Meredith Green is an eighteen year old girl who is, to be honest, pretty lazy. She has no idea which direction her life is going to take, and, quite frankly, doesn't care. She gets the opportunity she needs to turn her life around, however, in the form of a completely unexpected call from a Specialist University, offering her a place among their ranks. With no other options, Meredith is forced to attend, along with her best friend Charlie Samuels, who also received a mysterious phone call. From the moment they enter the huge manor house, Meredith starts developing odd symptoms and strange suspicions about the teachers. Also, the two brothers who own the manor, Jeremiah and Noah, seem to act weird around the pupils in particular. She is determined to find out the truth, despite the mystery illness she seems to be coming down with. However, is the truth safe? Can Meredith handle the shocking facts about everyone around her that she loves and trusts?


6. The Packing

The last week or so has been so hectic and choas-filled that I can hardly remeber a thing about it. Everything I did was done in a whirlwind blur, whether it be packing or washing or writing or researching. Most of the things I had done I'd done next to my best friend, Charlie, who had obviously finished packing about a week before I had even thought to get my trunk down from the attic. Although she was mischievious, bad-tempered and, at times, scatter-brained, she was always the most organised and precise person I'd ever met (including Jenny, my step-mum - she was to obsessed with her painting to be of much help). Luckily, it had been fun sorting through all my belongings when I did it with Charlie - she had made it seem like a big game; we laughed at all the ridiculous things we found buried right at the bottom of my wardrobe, like the time we found a note sent from me to Charlie asking her whether she was really best friends with me or not. Now, our friendship is so strong and faithful that no-one, not even new people in town, questions our relationship any more.


"Hey! Charlie, put that back! Aw, c'mon, that's my diary!" I yelled over at Charlie, crestfallen, as I looked up to see her curled up on my bed, reading eagerly through the pages of my diary with an expression of hunger on her face. I sighed and rolled my eyes, standing up and untangling myself from the pile of junk surrounding me, before sitting next to her and reading the page she was on. It was marked 26 April, 1999, and read My Birthday in scribbled, badly spelled handwriting.


Dear Diary, 

Firstly, I would like to say hello. It's my birthday today, and as a present from Momma and Daddy I got you. I hope I can confide everything in you, even when I'm old and grey like Grandma. Secondly, I want to tell you about my best friend. She's the best and most brilliant friend ever, but we have to be friends in secret because of the mean girls and boys at the nursery who tease me and pull my hair. My friend's called Charlotta, but everyone calls her Charlie, even the teachers. You might want some more information on me, and what I like and dislike. So here's a lot of important things that you should know about me.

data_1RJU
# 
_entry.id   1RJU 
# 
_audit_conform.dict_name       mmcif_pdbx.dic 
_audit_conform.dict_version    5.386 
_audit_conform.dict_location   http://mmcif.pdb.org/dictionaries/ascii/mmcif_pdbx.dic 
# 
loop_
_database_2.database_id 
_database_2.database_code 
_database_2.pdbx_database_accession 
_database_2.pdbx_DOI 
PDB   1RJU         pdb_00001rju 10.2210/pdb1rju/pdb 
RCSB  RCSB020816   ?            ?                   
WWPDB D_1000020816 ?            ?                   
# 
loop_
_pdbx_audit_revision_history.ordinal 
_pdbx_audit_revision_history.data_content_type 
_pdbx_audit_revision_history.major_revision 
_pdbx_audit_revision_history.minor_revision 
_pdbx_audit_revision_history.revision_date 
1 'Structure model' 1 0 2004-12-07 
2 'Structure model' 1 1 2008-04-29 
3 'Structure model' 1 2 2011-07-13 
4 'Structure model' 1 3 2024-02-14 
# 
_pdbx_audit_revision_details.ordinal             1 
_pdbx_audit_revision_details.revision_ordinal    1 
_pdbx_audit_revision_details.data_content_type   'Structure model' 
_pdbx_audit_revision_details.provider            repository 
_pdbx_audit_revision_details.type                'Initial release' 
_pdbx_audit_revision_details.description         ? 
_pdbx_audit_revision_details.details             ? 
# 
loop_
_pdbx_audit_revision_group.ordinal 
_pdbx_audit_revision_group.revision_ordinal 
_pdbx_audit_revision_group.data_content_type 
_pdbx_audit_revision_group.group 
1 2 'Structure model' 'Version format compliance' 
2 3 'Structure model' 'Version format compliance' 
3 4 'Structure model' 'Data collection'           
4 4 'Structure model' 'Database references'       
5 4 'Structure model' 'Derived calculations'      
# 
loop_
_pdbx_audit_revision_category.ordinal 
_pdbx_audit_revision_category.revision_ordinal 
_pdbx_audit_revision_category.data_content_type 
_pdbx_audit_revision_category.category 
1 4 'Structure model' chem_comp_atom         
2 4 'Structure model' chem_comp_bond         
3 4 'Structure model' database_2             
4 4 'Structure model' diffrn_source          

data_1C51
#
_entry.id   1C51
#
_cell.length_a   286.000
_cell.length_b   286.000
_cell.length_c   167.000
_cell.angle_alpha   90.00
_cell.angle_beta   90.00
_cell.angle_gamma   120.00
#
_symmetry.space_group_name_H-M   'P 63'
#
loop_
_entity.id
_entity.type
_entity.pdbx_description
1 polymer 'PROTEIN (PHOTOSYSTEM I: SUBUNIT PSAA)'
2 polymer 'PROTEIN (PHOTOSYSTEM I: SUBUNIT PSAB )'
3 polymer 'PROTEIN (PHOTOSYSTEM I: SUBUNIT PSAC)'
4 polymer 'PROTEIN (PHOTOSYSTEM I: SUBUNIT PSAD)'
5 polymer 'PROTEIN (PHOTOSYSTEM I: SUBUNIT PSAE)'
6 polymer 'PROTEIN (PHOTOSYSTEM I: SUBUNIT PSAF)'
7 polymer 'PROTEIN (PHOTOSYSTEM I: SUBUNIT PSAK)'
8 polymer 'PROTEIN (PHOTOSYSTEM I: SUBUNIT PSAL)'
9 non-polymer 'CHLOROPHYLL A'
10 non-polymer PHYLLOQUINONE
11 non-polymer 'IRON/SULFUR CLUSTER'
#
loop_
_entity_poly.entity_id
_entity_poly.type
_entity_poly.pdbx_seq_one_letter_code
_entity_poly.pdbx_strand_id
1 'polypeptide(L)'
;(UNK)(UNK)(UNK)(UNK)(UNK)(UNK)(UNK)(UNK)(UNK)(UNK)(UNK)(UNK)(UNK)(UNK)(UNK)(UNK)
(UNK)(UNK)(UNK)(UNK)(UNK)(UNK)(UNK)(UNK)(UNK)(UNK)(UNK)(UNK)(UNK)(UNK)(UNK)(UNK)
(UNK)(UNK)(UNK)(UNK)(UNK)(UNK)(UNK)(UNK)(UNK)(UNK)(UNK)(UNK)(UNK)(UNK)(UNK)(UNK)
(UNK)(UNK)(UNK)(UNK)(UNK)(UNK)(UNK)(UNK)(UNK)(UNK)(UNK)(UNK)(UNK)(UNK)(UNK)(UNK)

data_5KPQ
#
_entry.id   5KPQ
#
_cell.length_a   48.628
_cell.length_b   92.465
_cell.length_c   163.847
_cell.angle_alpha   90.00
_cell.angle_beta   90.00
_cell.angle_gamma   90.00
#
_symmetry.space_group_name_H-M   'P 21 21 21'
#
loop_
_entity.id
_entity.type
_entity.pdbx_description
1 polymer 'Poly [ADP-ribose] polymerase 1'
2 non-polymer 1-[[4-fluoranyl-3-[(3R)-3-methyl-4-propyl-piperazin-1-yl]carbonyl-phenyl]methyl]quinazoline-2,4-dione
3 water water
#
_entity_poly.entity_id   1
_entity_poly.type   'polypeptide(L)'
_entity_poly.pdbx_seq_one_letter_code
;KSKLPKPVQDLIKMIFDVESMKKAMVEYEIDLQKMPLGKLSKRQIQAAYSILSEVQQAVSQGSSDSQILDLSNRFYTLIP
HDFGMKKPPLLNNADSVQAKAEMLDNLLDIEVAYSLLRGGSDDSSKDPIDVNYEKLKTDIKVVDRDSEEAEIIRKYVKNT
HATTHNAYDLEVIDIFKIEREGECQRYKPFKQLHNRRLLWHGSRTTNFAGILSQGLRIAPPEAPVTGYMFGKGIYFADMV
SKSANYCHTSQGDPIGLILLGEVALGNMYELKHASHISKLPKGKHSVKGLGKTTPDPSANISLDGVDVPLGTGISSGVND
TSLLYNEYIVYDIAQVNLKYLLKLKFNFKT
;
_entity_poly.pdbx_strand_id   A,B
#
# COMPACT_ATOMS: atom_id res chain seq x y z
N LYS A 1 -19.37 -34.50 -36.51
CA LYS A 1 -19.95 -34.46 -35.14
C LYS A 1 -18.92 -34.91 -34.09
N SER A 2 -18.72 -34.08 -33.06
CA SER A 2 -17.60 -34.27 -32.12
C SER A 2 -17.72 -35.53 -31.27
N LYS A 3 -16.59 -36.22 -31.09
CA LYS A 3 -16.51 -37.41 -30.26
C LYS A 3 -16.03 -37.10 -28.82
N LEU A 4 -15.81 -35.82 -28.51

Number one) My whole name is Meredith Green, but I have a big family whose real name is long and Italian. 

Number two) I love animals, and I want to be a unicorn vet when I grow up.

Number three) I love to write stories and read books with my parents. 

Number four) My favourite animal is a unicorn.

Well, I hope I will write in you every single day of my life. Goodbye diary!

Meredith (you can call me Merry) xx 


I smiled wistfully, gently prising the book from Charlie's hands, and flicked through all the entries. I had written in about three quarters of the book, most of the entries about a week apart. I had never been good at keeping diaries. Charlie grinned and threw it down, jumping up again and bouncing over to my huge pile of clothes.

"So.... shall we get started?" she asked, in a much better mood now that it wasn't so early. I nodded and made my way over to her, picking up various items and scrutinizing them thoughtfully.

"I like this top, Charlie. What about you?" I called over to her, holding out a faded blue Superdry T-shirt. She cocked her head, narrowing her eyes. Sighing, she took it in both hands and held it against my body, seeing how it looked.

"Well.... OK. But I like these jeans more; they really suit you!" she laughed, chucking some black leather jeans over her shoulder at me. I took one look at burst into laughter, knowing I'd never wear them in my life. I packed them nevertheless, though, as Charlie told me, in amongst laughter, that boys "digged chicks in leather", as the guys in town said. I wouldn't exactly call the boys in our city boys; they were more like disgusting, dirty-minded, heart-braking neanderthals. Charlie and I had such a good time packing and preparing and going out into the city centre to buy loads of new gadgets and gizmos that I almost looked forward to university. 



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